Republican Sen. Jim DeMint said Wednesday that "the media and many of our Democrat colleagues have misjudged the American people on the Iraq war." "The American people," DeMint explained, "are not against the war. They're against losing the war."
In a CNN poll conducted last week, Americans were asked: "Do you favor or oppose the U.S. war in Iraq?" Sixty-five percent chose "oppose." Only 35 percent chose "support."
Anyone think there's a disconnect here?
A group of moderate Republicans may have pierced the president's bubble on the way for a moment this week, but the net result of the wrangling over Iraq is inevitably going to be some kind of extension of the status quo: One way or another, Congress is going to provide additional funding to maintain the "surge" in Baghdad and defer to some other day -- July 2007, September 2007, April 2008 or January 2009 -- any real decision on bringing the troops home.
That's not what the American people want -- in a USA Today/Gallup poll released earlier this month, 59 percent of Americans said they'd like the United States "to set a timetable for removing troops from Iraq and to stick to that timetable regardless of what is going on in Iraq at the time" -- but it's what the American people are going to get.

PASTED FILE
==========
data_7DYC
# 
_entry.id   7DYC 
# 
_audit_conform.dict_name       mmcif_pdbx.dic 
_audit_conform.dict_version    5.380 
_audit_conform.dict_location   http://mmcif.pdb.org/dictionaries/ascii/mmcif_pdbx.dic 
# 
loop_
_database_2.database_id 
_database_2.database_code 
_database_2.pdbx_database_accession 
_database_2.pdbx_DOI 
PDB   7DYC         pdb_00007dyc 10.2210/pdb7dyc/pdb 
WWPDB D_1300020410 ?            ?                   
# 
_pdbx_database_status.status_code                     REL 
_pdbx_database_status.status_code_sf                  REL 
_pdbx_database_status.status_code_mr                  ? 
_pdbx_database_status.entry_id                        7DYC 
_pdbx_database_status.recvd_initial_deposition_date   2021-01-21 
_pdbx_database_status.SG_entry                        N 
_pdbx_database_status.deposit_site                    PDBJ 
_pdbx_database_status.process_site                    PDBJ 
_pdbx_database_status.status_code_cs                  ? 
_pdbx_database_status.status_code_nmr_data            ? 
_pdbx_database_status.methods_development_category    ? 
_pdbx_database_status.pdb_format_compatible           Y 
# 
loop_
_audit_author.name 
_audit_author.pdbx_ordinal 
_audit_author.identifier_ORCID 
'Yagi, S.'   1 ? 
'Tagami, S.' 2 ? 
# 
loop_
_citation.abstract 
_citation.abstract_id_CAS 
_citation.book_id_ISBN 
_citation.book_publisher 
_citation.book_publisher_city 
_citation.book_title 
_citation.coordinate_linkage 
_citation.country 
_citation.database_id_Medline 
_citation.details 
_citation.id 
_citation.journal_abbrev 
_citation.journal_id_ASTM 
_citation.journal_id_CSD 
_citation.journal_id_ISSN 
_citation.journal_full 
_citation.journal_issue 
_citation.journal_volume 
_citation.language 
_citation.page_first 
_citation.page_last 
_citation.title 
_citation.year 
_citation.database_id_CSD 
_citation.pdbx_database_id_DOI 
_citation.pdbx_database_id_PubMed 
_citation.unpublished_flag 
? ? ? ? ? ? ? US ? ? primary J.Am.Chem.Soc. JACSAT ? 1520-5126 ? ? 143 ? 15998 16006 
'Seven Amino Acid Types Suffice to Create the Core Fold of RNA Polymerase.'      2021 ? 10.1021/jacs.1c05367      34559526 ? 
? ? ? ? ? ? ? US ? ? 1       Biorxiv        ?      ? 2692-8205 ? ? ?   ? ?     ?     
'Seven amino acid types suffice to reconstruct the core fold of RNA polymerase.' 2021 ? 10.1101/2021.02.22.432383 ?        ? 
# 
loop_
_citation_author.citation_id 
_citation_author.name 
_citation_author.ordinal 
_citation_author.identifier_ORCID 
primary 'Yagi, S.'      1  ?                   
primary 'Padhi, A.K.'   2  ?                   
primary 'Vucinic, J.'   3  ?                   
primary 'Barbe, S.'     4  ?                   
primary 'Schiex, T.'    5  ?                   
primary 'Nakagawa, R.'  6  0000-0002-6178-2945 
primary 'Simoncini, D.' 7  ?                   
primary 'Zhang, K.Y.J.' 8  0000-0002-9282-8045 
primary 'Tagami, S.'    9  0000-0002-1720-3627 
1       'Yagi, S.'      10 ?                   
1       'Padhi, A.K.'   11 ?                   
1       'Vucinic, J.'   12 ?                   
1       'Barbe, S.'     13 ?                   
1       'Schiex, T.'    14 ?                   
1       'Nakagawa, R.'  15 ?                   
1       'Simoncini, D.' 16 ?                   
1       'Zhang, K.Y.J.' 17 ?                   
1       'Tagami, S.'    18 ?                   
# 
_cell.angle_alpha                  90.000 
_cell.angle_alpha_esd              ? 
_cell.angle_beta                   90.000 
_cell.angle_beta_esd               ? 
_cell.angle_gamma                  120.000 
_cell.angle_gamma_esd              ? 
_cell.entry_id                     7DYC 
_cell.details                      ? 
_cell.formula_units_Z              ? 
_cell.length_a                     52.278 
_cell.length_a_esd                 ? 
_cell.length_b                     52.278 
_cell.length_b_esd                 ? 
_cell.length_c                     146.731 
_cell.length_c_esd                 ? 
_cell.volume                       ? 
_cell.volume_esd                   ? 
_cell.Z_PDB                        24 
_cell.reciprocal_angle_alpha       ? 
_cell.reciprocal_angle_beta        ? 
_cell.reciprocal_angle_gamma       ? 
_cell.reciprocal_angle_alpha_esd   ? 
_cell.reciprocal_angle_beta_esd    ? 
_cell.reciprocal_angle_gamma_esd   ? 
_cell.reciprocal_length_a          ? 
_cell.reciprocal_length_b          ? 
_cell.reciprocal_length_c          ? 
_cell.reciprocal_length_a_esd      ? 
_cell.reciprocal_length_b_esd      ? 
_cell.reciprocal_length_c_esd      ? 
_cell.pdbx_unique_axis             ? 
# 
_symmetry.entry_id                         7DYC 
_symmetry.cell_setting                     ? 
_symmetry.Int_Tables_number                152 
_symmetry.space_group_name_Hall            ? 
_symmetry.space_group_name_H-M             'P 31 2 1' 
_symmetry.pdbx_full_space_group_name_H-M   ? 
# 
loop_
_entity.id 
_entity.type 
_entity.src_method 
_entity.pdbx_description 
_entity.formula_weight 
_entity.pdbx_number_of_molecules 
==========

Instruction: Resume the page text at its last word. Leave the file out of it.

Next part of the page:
As a concession to antiwar members who want a clear up-or-down vote on bringing the troops home, House Speaker Nancy Pelosi will allow a vote today on a measure that would require the redeployment of all U.S. troops to begin within 90 days and to be completed within 180 days. After that measure fails -- it will -- the House will take up Rep. David Obey's bifurcated funding bill: The president gets some of the money he wants for funding the war now but has to come back in July for the rest.
That bill may make it out of the House, but the White House is already promising a veto, and it probably won't survive the Senate, where Democratic Sen. Evan Bayh and Republican Sen. Olympia Snowe are introducing their own compromise today. Their bill would set a series of benchmarks for the Iraqi government -- disarming militias, establishing a plan for sharing oil revenues, addressing minority concerns, etc. -- and then require Gen. David Petraeus to report to Congress in 120 days as to whether the Iraqis have met them. If the Iraqis haven't met the benchmarks, the Bayh-Snowe bill would require Petraeus to return to Congress within 14 days with a plan for the phased redeployment of the "surge" troops plus a "change in mission for all the other troops, consistent with the stated objectives that were set forth in the Iraq Study Group plan."